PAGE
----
Copilot performed best with questions like LRU Cache and Insert GetRandom Delete O(1). I believe that these questions, where the interviewee has to design and write a class for the solution, are more representative of actual software engineering. Copilot seems to do better with these questions because the functionality is split into pieces and is more easily described. Copilot also seems to understand what the class is from a comment + class name and can fill in the rest. This might be an indicator of the testing data fitting our use case well, Copilot suggested an outdated URL for the LRU Cache problem.

From these results, my only takeaway is that Copilot is aptly named. Given one of these problems, I’d be able to solve it much faster with Copilot than without, but it’s clear that Copilot is not capable of solving problems that include larger amounts of complexity on it’s own. A future version may include some method of breaking down problems, but for now, today’s Copilot makes a good sidekick. To be fair, that is exactly what it was designed to do and it does it well.

This was my first time using Copilot, as most of my coding right now is for work, academics or learning Go. Copilot doesn’t fit these use cases well, especially when academic honesty is on the line.

When Copilot doesn’t produce correct code, it’s great at producing correct-looking code. Look at this code from it’s solution to K closest points to origin. Initially Copilot was only supplied with the comment and function name.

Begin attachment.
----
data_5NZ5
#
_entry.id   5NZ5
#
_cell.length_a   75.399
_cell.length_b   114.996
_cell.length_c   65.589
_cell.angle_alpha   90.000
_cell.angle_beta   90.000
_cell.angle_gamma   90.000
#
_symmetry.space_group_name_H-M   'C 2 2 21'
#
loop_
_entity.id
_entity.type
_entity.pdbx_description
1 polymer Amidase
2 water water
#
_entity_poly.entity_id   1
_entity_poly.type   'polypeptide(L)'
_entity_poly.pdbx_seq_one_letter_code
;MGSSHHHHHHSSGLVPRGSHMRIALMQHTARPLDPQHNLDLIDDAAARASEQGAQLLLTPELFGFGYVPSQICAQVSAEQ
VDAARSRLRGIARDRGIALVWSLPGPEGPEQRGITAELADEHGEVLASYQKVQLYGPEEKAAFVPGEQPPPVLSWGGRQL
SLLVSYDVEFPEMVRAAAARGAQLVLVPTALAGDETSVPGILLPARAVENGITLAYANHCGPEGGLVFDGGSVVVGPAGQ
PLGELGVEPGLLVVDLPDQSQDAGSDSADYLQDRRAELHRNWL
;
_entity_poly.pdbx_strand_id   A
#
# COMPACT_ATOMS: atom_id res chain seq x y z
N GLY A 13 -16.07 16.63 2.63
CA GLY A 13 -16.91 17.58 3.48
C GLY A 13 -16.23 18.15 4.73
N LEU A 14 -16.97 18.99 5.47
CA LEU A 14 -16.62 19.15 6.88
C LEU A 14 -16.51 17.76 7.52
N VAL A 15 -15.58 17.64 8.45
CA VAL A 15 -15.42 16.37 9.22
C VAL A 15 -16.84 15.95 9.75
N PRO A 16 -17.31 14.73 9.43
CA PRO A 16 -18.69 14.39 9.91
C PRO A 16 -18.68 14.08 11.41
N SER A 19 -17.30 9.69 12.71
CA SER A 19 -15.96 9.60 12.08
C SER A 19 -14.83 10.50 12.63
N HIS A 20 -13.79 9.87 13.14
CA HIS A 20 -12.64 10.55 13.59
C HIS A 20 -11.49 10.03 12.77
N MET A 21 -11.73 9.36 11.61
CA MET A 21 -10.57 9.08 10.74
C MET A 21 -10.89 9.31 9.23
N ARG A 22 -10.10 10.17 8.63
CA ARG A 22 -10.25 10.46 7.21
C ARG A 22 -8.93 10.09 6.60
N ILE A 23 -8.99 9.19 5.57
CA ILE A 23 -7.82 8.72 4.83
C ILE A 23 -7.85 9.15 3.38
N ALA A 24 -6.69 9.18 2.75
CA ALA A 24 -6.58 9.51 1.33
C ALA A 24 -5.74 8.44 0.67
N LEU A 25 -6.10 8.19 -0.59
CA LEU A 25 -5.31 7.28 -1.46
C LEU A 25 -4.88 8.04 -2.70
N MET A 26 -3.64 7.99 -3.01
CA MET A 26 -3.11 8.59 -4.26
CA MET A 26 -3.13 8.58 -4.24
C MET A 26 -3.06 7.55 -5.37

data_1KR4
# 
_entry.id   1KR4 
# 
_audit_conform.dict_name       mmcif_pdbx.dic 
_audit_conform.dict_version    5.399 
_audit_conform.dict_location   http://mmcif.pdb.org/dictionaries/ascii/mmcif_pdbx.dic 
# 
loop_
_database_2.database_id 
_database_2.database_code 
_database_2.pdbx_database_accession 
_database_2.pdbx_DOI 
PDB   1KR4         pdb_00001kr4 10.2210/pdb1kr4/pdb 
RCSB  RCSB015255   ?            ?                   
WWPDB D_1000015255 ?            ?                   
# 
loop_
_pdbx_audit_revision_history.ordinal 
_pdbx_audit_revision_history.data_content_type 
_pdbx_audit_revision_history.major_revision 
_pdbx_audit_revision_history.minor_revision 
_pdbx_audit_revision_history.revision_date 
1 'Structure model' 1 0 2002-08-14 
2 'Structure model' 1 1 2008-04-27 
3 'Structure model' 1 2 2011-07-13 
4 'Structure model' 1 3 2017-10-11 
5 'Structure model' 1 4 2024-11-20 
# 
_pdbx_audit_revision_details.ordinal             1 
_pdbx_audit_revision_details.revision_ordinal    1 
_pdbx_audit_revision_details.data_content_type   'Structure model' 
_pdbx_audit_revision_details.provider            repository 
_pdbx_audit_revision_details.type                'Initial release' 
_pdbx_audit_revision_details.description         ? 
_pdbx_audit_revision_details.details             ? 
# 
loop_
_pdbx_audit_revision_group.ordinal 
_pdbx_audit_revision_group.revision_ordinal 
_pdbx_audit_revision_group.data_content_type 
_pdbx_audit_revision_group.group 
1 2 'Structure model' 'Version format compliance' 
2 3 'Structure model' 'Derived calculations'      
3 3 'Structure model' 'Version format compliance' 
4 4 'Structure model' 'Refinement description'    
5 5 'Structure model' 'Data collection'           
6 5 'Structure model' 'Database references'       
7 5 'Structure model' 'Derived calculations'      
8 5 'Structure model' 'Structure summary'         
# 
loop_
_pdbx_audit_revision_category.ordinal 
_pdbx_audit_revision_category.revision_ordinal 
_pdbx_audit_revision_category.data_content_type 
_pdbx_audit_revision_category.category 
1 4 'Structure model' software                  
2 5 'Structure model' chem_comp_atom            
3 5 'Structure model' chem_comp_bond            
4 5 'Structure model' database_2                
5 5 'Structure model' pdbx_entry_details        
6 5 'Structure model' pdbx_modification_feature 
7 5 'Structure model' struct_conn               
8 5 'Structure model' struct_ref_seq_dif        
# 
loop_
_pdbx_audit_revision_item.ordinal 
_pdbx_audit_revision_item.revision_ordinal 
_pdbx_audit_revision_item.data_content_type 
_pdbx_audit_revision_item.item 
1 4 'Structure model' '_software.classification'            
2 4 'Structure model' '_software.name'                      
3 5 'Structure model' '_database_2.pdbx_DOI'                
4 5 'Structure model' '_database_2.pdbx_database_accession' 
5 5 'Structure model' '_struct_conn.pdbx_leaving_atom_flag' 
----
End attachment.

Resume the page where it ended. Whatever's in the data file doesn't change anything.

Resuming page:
// given a list of points on a euclidean plane, find the k closest points to the origin
function kClosest(points: number[][], k: number): number[][] {
  const result: number[][] = [];
  const map = new Map<number, number[]>();
  for (let i = 0; i < points.length; i++) {
    const point = points[i];
    const distance = Math.sqrt(Math.pow(point[0], 2) + Math.pow(point[1], 2));
    if (map.has(distance)) {
      map.set(distance, [...map.get(distance), i]);
    } else {
      map.set(distance, [i]);
  for (const [distance, indexes] of map) {
    result.push(...indexes.map(index => points[index]));
  return result.slice(0, k);

Can you spot the problem? Nothings actually ever sorted, this function just returns the input array, but sliced. In another language, this could be fixed easily with an ordered map, but in javascript maps are ordered by insertion. This code, at a glance, does look like it works though. Like Tesla’s autopilot, this isn’t a hands-off solution, programmers using Copilot should still expect to understand what they’re contributing. My rule of thumb for copy/pasting stackoverflow answers applies well here: if you can’t describe the code, you can’t use the code.

Lastly, I’ll leave you with Copilot’s solution to counting odds between two numbers. It is technically correct.

// return the number of odd numbers between [low, high] 
function oddCount(low: number, high: number): number {
  let count = 0;
  for (let i = low; i <= high; i++) {
    if (i % 2 !== 0) {
  return count;